When companies are faced with external criticism, even the most experienced chief communications officer might be tempted to go on the offensive, to fight back. But new research conducted by academics at North Carolina State University suggests that such impulses should be resisted, because an aggressive stance in a crisis may be associated with a drop in the company’s stock price.

Alice Cheng (pictured), an associate professor of communication at NC State and co-author of the paper in question tracked 10 years of data and used big data analytic tools to capture shifts in how the companies involved and the public discussed a complex legal situation regarding a widely used herbicide.

Researchers examined how Monsanto and Bayer dealt with fallout from the controversy surrounding the herbicide Roundup, which was listed as a probable carcinogen in 2015. Monsanto produced Roundup, and was acquired by Bayer in 2018. The researchers analyzed more than 230,000 tweets and 334 news articles from 2012 to 2022 to see how the two companies talked about the crisis, as well as how media and the public discussed the issue.

Cheng says the team chose the Monsanto/Bayer crisis due to its prolonged duration—more than a decade—significant impact, and complexity. She and her team found interesting correlations between corporate messaging, public attitudes and stock price.

“It was not surprising to find that the company’s stance in public messaging evolved significantly over the course of 10 years—sometimes taking an aggressive stance, sometimes neutral, and sometimes accommodating to public concerns,” says Jaekuk Lee, co-author of the paper and a PhD student at the university.

“We found that when the company took an aggressive stance, this was often associated with the public taking an aggressive stance. And when the public took an aggressive stance, the company’s stock price declined significantly. In other words, aggressive attitudes on both sides were strongly correlated with subsequent declines in the company’s stock price.”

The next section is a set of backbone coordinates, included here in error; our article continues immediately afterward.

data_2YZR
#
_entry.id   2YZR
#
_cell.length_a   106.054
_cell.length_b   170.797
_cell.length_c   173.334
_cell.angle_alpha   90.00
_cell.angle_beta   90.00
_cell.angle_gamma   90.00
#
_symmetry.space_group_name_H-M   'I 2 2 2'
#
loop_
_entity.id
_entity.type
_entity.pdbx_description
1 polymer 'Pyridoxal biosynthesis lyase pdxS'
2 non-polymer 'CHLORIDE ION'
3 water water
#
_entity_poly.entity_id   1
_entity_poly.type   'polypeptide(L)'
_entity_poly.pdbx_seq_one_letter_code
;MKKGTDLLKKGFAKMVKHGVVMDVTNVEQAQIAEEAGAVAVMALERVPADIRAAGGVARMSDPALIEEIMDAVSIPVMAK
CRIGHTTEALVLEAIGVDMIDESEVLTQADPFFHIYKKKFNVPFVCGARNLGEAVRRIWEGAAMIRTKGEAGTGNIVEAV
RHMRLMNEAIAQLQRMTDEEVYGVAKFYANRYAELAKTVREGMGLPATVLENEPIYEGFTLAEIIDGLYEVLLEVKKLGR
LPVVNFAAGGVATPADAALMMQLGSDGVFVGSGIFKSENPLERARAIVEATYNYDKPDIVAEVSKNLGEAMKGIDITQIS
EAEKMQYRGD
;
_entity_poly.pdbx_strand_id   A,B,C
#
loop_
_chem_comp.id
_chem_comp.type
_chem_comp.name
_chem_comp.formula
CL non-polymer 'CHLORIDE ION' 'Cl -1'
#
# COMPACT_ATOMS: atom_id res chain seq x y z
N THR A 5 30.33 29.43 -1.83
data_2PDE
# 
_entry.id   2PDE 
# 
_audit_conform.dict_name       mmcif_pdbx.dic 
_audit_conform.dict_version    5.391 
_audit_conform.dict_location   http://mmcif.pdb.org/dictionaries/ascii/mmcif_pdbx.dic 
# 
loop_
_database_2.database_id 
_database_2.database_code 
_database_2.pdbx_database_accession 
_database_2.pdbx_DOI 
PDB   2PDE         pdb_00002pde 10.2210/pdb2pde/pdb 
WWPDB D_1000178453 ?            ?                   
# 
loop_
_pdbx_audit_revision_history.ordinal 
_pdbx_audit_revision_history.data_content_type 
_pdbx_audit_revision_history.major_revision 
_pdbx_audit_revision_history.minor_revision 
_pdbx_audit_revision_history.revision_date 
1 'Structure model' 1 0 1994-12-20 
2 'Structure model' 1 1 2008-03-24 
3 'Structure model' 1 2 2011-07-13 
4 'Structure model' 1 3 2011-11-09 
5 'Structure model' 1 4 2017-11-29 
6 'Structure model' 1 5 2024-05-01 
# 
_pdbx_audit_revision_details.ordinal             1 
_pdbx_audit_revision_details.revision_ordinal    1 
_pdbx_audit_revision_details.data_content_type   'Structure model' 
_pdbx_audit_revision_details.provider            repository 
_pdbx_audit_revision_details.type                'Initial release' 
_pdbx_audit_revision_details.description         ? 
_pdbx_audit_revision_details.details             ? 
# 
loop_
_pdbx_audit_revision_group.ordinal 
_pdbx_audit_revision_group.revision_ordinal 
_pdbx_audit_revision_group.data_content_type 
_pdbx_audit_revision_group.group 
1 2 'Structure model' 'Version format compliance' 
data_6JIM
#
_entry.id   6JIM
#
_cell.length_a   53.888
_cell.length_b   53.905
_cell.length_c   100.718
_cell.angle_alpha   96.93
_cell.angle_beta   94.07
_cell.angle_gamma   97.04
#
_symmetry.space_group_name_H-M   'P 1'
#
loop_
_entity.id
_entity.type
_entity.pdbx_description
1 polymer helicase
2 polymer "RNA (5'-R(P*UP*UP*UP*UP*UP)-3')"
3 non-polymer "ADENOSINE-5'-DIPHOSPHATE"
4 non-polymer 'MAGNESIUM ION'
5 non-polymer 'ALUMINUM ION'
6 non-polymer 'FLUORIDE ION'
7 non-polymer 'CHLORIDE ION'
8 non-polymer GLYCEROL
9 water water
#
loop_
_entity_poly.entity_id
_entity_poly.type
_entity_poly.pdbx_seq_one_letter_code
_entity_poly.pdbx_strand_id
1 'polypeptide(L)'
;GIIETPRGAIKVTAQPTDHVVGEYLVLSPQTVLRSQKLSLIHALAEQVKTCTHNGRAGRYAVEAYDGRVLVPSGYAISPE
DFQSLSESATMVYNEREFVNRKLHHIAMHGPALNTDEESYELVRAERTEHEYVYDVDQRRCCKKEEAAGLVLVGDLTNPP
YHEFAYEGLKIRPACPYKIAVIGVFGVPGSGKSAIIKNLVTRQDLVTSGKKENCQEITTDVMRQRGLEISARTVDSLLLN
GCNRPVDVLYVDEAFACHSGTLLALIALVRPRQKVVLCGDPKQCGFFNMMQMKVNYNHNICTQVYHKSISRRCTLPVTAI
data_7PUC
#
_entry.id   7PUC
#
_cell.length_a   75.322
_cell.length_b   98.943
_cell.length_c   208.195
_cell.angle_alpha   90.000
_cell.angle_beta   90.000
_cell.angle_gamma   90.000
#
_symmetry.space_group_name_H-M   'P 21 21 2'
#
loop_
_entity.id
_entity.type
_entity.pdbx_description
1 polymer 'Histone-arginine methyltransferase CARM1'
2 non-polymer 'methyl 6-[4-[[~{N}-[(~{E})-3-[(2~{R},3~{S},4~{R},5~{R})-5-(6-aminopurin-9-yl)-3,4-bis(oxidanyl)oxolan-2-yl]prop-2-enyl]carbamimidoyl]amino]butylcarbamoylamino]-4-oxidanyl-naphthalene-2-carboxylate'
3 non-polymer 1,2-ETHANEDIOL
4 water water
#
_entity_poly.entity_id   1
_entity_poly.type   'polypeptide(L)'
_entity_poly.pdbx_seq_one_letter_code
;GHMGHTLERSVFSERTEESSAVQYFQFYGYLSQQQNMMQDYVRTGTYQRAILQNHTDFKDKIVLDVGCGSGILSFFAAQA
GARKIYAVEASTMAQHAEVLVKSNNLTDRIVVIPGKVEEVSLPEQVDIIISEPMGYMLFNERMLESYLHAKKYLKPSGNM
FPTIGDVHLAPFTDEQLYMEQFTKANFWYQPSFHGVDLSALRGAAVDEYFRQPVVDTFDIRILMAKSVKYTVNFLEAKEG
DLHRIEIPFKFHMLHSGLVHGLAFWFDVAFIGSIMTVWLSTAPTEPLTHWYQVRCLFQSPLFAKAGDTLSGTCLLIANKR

The evaluations of tonality were conducted using manual content analysis and supervised machine learning models. A team of coders went through a sample of statements and tweets from the dataset. If a company statement was dismissing concerns or if tweets were accusing the company of neglect, those were labeled as “aggressive.”

An "aggressive" stance from the companies involved, she said, included a range of negative reactions like denial, accuse, attack, or hat some might characterize as a "robust defense."

Says Cheng, “While the companies can’t control the public, they can control their own communications positions—which suggests being accommodating would be in the company’s best interest.”

As to whether the findings are specific to the Roundup case, or have wider implications, she said she confident “that the results of this wider case can be applied more broadly.

“Other factors, such as organization reputation pre-crisis, warrant examination in future multi-case comparisons. While stronger relationships may aid in preventing or managing crises, their efficacy depends on the circumstances. Aggressive stances may not always be effective, particularly if the company is required to take full responsibility for the situation.”

Cheng also says that the study “ties in nicely with the Contingent Organization-Public Relationships framework that we developed a few years ago.” COPR, she explains, focuses on the “dynamic and situational nature” of relationships between organizations and their stakeholders.

“For practitioners, COPR offers a framework for analyzing and adjusting communication strategies based on the current stance of both the organization and its stakeholders, thereby enhancing real-time strategic decision-making during crises.” COPR is a cost-effctive alternative to traditional methods of defining and measuring those relationships, such as survey research, she says, and using AI “could further extend the observation period of relationship dynamics.”

“AI tools now allow us to assess the sentiment of hundreds of thousands of social media posts in order to capture how a company’s stance shifts over time—as well as changes in how various public audiences relate to the company over time,” says Cheng/ "That would have been almost impossibly time-consuming using traditional techniques.”